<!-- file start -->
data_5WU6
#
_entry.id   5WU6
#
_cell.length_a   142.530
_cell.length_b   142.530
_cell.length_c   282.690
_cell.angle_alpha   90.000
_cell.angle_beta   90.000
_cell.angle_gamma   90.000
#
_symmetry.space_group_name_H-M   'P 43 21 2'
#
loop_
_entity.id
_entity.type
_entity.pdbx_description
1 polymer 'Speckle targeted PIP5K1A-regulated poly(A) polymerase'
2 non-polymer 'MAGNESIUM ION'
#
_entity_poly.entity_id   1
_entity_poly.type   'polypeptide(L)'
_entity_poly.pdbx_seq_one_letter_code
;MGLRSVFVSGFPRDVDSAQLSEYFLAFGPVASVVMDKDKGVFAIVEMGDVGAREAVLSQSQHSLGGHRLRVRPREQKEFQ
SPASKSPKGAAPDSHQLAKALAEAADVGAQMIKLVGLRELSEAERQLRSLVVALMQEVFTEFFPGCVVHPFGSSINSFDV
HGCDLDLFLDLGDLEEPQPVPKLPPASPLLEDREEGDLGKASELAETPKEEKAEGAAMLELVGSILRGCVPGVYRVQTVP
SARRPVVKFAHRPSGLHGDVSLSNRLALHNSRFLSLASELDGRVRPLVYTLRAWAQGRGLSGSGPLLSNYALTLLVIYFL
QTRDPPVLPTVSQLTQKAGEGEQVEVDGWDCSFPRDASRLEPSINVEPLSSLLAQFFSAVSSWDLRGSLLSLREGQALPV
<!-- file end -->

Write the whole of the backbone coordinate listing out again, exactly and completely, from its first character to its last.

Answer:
data_5WU6
#
_entry.id   5WU6
#
_cell.length_a   142.530
_cell.length_b   142.530
_cell.length_c   282.690
_cell.angle_alpha   90.000
_cell.angle_beta   90.000
_cell.angle_gamma   90.000
#
_symmetry.space_group_name_H-M   'P 43 21 2'
#
loop_
_entity.id
_entity.type
_entity.pdbx_description
1 polymer 'Speckle targeted PIP5K1A-regulated poly(A) polymerase'
2 non-polymer 'MAGNESIUM ION'
#
_entity_poly.entity_id   1
_entity_poly.type   'polypeptide(L)'
_entity_poly.pdbx_seq_one_letter_code
;MGLRSVFVSGFPRDVDSAQLSEYFLAFGPVASVVMDKDKGVFAIVEMGDVGAREAVLSQSQHSLGGHRLRVRPREQKEFQ
SPASKSPKGAAPDSHQLAKALAEAADVGAQMIKLVGLRELSEAERQLRSLVVALMQEVFTEFFPGCVVHPFGSSINSFDV
HGCDLDLFLDLGDLEEPQPVPKLPPASPLLEDREEGDLGKASELAETPKEEKAEGAAMLELVGSILRGCVPGVYRVQTVP
SARRPVVKFAHRPSGLHGDVSLSNRLALHNSRFLSLASELDGRVRPLVYTLRAWAQGRGLSGSGPLLSNYALTLLVIYFL
QTRDPPVLPTVSQLTQKAGEGEQVEVDGWDCSFPRDASRLEPSINVEPLSSLLAQFFSAVSSWDLRGSLLSLREGQALPV